FTA Review: Talking rice cookers speak the truth in “Cuckoo”


(Photo Credit: Radovan Dranga)

I once received a text message saying “We have removed the credit limit on your account; thank you for paying your bill on time for the past six months”. Nicest thing anyone’s ever said to me, and it was an automatic text message from Virgin Mobile. I suppose that can be considered sad, but it almost felt like receiving a congratulatory text from an actual person. Almost.

Now imagine yourself alone in your home, in a moment of complete solitude, “isolation without help”. Then suddenly, the silence is broken by the voice of your rice cooker saying: “I am finished cooking your rice. Please stir the rice.” Having a talking rice cooker is almost like having company, right? Or does that robotic voice only highlight just how alone we really are?

(Photo Credit: Radovan Dranga)

“Cuckoo”, created by Jaha Koo, weaves together the economic crisis in South Korea and the ensuing rapid increase of the country’s suicide rate with personal stories from Koo’s life, including the loss of several friends to suicide. He performs the piece alongside three very special actors: Cuckoo brand rice cookers. Nearly every Korean household probably has a Cuckoo rice cooker. Koo uses this as an entry point, a shared personal connection that branches out into the broader themes he wishes to explore. These pressure cookers are aptly cast scene partners who cook actual rice onstage while cleverly portraying a modern society continuously rising towards a boiling point and crumbling under pressure.

Two of the rice cookers talk, sing and brag about their flashing lights and versatile LCD screens. They insult each other’s rice-cooking abilities and inherent worth in a ruthless laugh-out-loud battle of wits. The third just makes rice… “just”, as if making rice is somehow not enough. Not unlike the countless people just trying to do their jobs while stuck in the middle of a widespread dire economic situation, in a society where taking on tasks far beyond our job description and way above our pay grade is normal and expected of all. Cuckoo’s inanimate characters are a fantastic vehicle for social commentary, as well as an innovative source of humor amidst an otherwise serious show.

(Photo Credit: Radovan Dranga)

Koo also composed the music of “Cuckoo”, mostly sung by the rice cookers. It ranges from a catchy pop tune about former American secretary of state Robert Rubin, to a moving instrumental piece composed in the aftermath of a friend’s death by suicide. “When he died, I made this music”, states Koo, who might agree that although inspiration can come from pain, some pains are just not worth it – and can never be worth it – no matter how great the inspiration. But I suppose creating is also a way to move through a painful time.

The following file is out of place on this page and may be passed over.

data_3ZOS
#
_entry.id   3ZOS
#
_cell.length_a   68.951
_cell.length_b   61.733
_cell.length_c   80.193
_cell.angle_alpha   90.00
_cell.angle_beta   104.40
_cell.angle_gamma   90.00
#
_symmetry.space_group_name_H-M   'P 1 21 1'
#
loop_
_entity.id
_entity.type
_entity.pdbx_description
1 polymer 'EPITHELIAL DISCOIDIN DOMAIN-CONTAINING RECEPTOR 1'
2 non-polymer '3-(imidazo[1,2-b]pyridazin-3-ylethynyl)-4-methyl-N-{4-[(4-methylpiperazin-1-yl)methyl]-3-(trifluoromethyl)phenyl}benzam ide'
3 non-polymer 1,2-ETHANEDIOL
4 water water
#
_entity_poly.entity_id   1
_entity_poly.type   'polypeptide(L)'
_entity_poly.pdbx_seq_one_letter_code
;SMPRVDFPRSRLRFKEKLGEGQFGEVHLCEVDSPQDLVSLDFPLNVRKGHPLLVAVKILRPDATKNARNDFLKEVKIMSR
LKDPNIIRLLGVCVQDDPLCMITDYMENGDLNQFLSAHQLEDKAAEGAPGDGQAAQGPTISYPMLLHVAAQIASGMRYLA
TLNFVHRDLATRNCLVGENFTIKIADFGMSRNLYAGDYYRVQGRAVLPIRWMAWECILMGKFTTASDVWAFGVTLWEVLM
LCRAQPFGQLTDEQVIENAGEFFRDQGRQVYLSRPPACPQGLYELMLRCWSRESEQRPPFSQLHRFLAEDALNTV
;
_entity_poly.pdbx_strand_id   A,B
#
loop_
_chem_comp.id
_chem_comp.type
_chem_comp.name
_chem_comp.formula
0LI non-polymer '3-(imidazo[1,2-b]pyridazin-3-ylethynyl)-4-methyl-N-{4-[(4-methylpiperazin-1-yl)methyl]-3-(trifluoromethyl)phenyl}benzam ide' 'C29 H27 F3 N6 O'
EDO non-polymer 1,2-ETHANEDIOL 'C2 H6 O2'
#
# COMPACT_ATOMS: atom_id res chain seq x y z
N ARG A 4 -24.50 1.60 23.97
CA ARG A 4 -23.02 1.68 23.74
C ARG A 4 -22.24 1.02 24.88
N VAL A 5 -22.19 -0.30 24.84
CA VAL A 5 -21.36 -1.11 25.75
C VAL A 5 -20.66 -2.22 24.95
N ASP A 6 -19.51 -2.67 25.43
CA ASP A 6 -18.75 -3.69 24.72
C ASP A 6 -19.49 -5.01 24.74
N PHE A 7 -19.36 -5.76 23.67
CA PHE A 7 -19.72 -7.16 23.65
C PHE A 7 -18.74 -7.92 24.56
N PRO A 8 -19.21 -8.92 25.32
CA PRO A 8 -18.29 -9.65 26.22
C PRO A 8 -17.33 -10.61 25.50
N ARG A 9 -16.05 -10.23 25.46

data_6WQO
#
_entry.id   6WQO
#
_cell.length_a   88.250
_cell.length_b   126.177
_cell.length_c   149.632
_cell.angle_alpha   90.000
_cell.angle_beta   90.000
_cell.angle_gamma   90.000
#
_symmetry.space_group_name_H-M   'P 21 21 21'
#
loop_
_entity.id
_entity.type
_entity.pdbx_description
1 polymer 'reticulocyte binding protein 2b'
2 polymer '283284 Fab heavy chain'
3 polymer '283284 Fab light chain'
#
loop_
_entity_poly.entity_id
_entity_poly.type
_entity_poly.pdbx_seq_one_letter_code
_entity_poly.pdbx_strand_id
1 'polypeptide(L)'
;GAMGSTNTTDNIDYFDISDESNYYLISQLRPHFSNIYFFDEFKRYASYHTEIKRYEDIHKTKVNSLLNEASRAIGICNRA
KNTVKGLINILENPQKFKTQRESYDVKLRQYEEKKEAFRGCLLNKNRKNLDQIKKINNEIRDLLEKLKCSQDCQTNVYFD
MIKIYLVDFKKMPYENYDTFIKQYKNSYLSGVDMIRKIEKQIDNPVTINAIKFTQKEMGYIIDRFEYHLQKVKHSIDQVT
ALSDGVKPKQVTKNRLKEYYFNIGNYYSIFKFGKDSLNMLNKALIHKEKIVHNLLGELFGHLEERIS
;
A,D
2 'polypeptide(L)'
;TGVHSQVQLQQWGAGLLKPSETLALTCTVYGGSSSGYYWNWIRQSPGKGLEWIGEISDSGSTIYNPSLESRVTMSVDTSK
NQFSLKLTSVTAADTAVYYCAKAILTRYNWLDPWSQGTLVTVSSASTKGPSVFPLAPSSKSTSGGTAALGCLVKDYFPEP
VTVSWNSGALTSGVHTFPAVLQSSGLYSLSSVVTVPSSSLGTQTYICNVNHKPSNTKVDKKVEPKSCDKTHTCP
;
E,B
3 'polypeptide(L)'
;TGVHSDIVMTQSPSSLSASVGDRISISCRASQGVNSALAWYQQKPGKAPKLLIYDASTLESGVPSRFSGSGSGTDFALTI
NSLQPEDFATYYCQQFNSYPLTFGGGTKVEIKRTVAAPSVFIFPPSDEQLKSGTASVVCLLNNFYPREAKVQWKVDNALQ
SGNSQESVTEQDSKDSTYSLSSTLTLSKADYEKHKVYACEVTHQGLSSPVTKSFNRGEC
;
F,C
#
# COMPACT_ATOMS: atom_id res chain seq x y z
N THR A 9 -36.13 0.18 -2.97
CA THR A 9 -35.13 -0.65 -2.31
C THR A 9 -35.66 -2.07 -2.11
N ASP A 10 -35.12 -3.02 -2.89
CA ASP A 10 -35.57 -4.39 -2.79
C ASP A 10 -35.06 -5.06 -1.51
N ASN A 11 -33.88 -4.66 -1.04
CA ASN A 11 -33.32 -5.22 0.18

Projections also play an important part in the production: English and French surtitles, video footage of riots in Korea’s streets from the nineties to the present day, a suicide caught on film by a metro car’s security camera, and excerpts from an eye-roll inducing presentation on happiness by Robert Rubin’s daughter in law Gretchen – which one of the rice cookers hilariously interrupts: “I’m sick of this white nonsense! Regular people like her? Her family is literally part of the 1%!”

(Photo Credit: Radovan Dranga)

A rice cooker sings an upbeat cheerful-sounding song about the effect of living under pressure. Later, a chilling scene where recounting the death of a young metro maintenance worker who was hit by an oncoming train while repairing a screen door which ironically prevents others from being hit by trains. And there in the middle of it all, the simple act of making rice – or rather having rice be made. “Cuckoo” lets the life-altering and the mundane exist side by side in a simultaneously personal and universal cry against the pitfalls of capitalism.

“Cuckoo” is an educational and philosophical treasure, with hilarious banter between rice cookers (I certainly never thought I would write such a sentence). It masterfully balances the personal and the worldwide, the human and the inanimate, creating a unique pressure-cooked theatrical feast.

The 13th Annual Festival TransAmériques presents


May 30 + 31 + June 1 + 2 at 9pm | June 1 at 3pm
Duration: 1 hour
In Korean with English and French surtitles

Place des Arts – Cinquième Salle
175, rue Sainte-Catherine Ouest

Box Office
514 844 3822 / 1 866 984 3822

Violette Kay

Related Content

Be the first to comment

Leave a Reply

Your email address will not be published.